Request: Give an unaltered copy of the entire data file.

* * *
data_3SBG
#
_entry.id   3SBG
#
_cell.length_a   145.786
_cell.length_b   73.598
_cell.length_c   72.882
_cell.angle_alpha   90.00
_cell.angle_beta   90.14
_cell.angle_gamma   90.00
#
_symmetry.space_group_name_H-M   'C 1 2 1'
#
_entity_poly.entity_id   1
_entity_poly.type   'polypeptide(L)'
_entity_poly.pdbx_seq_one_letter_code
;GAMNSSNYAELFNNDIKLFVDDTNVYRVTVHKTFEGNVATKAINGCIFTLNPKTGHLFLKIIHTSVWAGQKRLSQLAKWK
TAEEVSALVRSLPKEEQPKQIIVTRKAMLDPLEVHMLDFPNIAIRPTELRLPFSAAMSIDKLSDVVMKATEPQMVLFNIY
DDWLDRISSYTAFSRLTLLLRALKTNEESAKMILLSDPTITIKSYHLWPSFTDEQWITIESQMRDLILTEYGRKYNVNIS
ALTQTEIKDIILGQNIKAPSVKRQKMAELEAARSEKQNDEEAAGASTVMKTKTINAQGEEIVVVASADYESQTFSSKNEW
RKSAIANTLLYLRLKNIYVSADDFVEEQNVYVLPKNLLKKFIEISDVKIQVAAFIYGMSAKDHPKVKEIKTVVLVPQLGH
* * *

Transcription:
data_3SBG
#
_entry.id   3SBG
#
_cell.length_a   145.786
_cell.length_b   73.598
_cell.length_c   72.882
_cell.angle_alpha   90.00
_cell.angle_beta   90.14
_cell.angle_gamma   90.00
#
_symmetry.space_group_name_H-M   'C 1 2 1'
#
_entity_poly.entity_id   1
_entity_poly.type   'polypeptide(L)'
_entity_poly.pdbx_seq_one_letter_code
;GAMNSSNYAELFNNDIKLFVDDTNVYRVTVHKTFEGNVATKAINGCIFTLNPKTGHLFLKIIHTSVWAGQKRLSQLAKWK
TAEEVSALVRSLPKEEQPKQIIVTRKAMLDPLEVHMLDFPNIAIRPTELRLPFSAAMSIDKLSDVVMKATEPQMVLFNIY
DDWLDRISSYTAFSRLTLLLRALKTNEESAKMILLSDPTITIKSYHLWPSFTDEQWITIESQMRDLILTEYGRKYNVNIS
ALTQTEIKDIILGQNIKAPSVKRQKMAELEAARSEKQNDEEAAGASTVMKTKTINAQGEEIVVVASADYESQTFSSKNEW
RKSAIANTLLYLRLKNIYVSADDFVEEQNVYVLPKNLLKKFIEISDVKIQVAAFIYGMSAKDHPKVKEIKTVVLVPQLGH